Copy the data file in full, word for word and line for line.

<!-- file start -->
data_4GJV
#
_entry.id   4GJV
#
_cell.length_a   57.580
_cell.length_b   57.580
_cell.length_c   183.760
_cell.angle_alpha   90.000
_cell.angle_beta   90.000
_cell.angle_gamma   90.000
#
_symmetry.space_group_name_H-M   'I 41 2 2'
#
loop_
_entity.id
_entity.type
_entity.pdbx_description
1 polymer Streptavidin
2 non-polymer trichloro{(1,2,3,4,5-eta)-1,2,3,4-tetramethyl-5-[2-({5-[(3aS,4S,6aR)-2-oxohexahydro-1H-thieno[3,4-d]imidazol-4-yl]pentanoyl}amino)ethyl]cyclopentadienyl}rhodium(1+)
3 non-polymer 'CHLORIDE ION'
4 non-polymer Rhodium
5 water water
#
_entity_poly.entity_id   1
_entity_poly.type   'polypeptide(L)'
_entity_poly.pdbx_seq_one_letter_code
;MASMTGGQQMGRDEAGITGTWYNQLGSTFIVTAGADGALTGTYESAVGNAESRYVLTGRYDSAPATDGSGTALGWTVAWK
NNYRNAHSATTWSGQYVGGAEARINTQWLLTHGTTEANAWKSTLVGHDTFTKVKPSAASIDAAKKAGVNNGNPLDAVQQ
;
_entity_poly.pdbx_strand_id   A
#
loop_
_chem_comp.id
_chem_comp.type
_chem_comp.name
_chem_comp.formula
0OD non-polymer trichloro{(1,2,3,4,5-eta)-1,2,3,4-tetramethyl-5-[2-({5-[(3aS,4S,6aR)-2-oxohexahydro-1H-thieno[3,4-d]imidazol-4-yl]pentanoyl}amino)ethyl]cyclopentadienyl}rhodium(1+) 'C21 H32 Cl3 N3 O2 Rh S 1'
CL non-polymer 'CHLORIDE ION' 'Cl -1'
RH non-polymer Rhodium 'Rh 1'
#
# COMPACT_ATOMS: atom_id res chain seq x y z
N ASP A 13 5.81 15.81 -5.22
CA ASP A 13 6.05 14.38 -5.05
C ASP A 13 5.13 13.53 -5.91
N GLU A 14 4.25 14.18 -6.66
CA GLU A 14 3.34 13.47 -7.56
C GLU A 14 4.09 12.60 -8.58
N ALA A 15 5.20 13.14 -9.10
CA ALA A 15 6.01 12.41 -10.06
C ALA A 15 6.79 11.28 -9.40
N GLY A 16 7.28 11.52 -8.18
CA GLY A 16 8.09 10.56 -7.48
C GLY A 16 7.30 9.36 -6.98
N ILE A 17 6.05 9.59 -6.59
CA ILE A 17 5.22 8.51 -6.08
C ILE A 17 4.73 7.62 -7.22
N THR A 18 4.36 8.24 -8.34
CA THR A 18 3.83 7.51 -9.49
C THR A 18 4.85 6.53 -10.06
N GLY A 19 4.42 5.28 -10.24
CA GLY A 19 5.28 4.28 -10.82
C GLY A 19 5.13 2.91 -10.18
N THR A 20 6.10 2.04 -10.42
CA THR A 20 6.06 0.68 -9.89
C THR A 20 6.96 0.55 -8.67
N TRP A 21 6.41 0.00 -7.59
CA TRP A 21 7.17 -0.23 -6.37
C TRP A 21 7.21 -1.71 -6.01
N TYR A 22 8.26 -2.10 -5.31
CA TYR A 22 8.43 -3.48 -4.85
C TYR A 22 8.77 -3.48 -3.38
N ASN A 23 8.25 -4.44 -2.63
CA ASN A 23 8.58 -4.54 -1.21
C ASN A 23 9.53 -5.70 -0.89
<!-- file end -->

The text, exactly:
data_4GJV
#
_entry.id   4GJV
#
_cell.length_a   57.580
_cell.length_b   57.580
_cell.length_c   183.760
_cell.angle_alpha   90.000
_cell.angle_beta   90.000
_cell.angle_gamma   90.000
#
_symmetry.space_group_name_H-M   'I 41 2 2'
#
loop_
_entity.id
_entity.type
_entity.pdbx_description
1 polymer Streptavidin
2 non-polymer trichloro{(1,2,3,4,5-eta)-1,2,3,4-tetramethyl-5-[2-({5-[(3aS,4S,6aR)-2-oxohexahydro-1H-thieno[3,4-d]imidazol-4-yl]pentanoyl}amino)ethyl]cyclopentadienyl}rhodium(1+)
3 non-polymer 'CHLORIDE ION'
4 non-polymer Rhodium
5 water water
#
_entity_poly.entity_id   1
_entity_poly.type   'polypeptide(L)'
_entity_poly.pdbx_seq_one_letter_code
;MASMTGGQQMGRDEAGITGTWYNQLGSTFIVTAGADGALTGTYESAVGNAESRYVLTGRYDSAPATDGSGTALGWTVAWK
NNYRNAHSATTWSGQYVGGAEARINTQWLLTHGTTEANAWKSTLVGHDTFTKVKPSAASIDAAKKAGVNNGNPLDAVQQ
;
_entity_poly.pdbx_strand_id   A
#
loop_
_chem_comp.id
_chem_comp.type
_chem_comp.name
_chem_comp.formula
0OD non-polymer trichloro{(1,2,3,4,5-eta)-1,2,3,4-tetramethyl-5-[2-({5-[(3aS,4S,6aR)-2-oxohexahydro-1H-thieno[3,4-d]imidazol-4-yl]pentanoyl}amino)ethyl]cyclopentadienyl}rhodium(1+) 'C21 H32 Cl3 N3 O2 Rh S 1'
CL non-polymer 'CHLORIDE ION' 'Cl -1'
RH non-polymer Rhodium 'Rh 1'
#
# COMPACT_ATOMS: atom_id res chain seq x y z
N ASP A 13 5.81 15.81 -5.22
CA ASP A 13 6.05 14.38 -5.05
C ASP A 13 5.13 13.53 -5.91
N GLU A 14 4.25 14.18 -6.66
CA GLU A 14 3.34 13.47 -7.56
C GLU A 14 4.09 12.60 -8.58
N ALA A 15 5.20 13.14 -9.10
CA ALA A 15 6.01 12.41 -10.06
C ALA A 15 6.79 11.28 -9.40
N GLY A 16 7.28 11.52 -8.18
CA GLY A 16 8.09 10.56 -7.48
C GLY A 16 7.30 9.36 -6.98
N ILE A 17 6.05 9.59 -6.59
CA ILE A 17 5.22 8.51 -6.08
C ILE A 17 4.73 7.62 -7.22
N THR A 18 4.36 8.24 -8.34
CA THR A 18 3.83 7.51 -9.49
C THR A 18 4.85 6.53 -10.06
N GLY A 19 4.42 5.28 -10.24
CA GLY A 19 5.28 4.28 -10.82
C GLY A 19 5.13 2.91 -10.18
N THR A 20 6.10 2.04 -10.42
CA THR A 20 6.06 0.68 -9.89
C THR A 20 6.96 0.55 -8.67
N TRP A 21 6.41 0.00 -7.59
CA TRP A 21 7.17 -0.23 -6.37
C TRP A 21 7.21 -1.71 -6.01
N TYR A 22 8.26 -2.10 -5.31
CA TYR A 22 8.43 -3.48 -4.85
C TYR A 22 8.77 -3.48 -3.38
N ASN A 23 8.25 -4.44 -2.63
CA ASN A 23 8.58 -4.54 -1.21
C ASN A 23 9.53 -5.70 -0.89